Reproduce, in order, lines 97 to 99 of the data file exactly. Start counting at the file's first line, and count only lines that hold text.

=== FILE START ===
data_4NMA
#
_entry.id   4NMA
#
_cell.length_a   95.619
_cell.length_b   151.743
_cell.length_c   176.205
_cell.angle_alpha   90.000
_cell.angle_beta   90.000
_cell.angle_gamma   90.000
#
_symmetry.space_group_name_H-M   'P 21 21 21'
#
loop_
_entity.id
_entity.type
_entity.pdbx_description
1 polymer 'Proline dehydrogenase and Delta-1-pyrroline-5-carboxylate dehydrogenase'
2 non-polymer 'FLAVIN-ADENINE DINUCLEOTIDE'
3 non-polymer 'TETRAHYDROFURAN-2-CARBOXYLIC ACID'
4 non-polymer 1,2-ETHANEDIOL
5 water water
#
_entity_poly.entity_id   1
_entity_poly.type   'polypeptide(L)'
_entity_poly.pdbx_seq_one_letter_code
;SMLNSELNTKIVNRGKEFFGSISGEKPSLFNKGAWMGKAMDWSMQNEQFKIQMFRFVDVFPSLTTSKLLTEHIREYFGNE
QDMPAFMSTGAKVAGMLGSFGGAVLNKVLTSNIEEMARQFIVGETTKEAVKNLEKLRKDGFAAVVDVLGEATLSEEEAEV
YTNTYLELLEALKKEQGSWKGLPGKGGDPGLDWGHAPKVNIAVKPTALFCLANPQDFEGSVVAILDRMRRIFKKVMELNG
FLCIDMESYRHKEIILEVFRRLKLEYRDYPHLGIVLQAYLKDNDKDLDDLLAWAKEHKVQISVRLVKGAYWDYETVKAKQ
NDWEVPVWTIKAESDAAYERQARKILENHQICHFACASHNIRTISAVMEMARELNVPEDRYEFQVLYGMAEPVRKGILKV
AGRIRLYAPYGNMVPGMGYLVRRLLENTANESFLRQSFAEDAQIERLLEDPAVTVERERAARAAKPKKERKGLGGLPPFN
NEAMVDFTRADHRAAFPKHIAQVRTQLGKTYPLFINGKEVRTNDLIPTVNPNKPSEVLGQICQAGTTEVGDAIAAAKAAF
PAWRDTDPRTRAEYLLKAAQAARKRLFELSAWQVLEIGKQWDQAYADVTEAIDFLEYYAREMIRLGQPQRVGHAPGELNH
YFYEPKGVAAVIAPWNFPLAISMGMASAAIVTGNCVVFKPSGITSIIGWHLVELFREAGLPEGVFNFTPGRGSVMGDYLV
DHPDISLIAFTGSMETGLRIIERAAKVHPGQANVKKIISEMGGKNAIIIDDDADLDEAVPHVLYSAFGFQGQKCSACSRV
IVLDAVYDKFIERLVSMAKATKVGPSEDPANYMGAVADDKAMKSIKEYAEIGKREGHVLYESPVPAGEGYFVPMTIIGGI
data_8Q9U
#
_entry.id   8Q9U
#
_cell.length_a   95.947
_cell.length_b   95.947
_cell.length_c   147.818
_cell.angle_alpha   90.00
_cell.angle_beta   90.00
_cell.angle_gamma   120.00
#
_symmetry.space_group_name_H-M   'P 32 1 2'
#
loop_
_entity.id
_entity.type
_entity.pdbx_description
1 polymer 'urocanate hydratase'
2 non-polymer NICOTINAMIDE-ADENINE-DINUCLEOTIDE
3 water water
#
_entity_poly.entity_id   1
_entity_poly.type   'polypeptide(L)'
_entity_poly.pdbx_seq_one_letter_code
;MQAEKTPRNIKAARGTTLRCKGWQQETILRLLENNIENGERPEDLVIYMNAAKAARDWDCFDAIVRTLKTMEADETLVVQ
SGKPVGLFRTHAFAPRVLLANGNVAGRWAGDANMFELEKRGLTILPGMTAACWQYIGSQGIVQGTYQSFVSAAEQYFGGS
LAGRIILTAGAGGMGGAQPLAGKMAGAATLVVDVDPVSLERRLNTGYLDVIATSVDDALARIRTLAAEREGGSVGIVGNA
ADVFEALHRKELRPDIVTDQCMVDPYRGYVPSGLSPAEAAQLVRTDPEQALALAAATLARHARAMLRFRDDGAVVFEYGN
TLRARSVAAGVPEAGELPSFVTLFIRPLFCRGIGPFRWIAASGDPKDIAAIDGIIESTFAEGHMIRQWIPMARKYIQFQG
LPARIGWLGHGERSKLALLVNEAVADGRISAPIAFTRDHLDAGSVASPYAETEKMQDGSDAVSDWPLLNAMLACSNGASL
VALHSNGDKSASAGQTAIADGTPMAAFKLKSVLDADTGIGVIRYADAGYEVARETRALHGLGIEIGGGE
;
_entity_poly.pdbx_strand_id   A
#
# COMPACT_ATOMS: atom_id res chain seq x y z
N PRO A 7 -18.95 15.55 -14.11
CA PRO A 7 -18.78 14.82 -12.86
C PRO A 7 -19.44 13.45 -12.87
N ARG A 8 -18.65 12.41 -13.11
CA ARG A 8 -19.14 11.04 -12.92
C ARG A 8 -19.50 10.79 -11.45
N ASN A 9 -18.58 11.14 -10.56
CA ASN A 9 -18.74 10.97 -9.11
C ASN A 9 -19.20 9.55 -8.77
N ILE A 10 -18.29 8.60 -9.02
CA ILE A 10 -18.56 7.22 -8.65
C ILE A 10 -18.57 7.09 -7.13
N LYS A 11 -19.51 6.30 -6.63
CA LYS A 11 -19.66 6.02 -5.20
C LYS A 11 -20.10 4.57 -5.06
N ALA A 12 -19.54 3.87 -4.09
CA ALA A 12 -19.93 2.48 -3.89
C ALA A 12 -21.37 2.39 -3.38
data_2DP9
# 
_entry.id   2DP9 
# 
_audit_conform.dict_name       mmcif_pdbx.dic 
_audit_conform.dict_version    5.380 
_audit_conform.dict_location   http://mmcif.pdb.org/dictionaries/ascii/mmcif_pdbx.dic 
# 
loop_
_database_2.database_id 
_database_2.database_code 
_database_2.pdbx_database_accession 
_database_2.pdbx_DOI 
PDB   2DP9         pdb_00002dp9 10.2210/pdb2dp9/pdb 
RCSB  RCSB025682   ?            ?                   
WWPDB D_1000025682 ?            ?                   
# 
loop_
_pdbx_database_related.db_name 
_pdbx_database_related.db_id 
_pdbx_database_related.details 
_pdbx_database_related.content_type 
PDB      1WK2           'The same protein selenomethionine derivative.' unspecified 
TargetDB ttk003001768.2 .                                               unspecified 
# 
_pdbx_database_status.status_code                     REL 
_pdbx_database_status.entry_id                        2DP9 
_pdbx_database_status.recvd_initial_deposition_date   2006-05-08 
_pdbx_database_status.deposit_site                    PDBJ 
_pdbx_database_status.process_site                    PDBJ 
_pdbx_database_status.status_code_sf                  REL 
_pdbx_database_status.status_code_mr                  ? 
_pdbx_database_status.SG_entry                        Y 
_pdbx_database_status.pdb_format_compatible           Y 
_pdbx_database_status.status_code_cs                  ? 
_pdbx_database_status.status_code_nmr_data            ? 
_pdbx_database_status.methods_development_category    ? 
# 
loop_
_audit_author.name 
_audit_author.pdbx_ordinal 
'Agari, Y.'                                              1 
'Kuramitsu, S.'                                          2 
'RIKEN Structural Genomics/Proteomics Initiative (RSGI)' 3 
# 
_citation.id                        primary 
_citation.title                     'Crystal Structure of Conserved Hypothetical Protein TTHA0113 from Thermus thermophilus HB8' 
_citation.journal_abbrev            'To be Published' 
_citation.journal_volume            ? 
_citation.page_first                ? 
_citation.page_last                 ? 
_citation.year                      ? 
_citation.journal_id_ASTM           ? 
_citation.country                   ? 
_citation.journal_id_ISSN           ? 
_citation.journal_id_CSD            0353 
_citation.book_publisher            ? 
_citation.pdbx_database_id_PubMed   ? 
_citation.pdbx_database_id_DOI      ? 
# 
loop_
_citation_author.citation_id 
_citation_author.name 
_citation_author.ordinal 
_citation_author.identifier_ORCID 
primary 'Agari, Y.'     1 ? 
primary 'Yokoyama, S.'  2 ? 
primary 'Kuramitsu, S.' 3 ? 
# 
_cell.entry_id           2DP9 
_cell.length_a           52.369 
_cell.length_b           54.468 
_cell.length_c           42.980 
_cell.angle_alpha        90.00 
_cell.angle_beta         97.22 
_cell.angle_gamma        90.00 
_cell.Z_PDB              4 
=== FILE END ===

_audit_conform.dict_location   http://mmcif.pdb.org/dictionaries/ascii/mmcif_pdbx.dic 
# 
loop_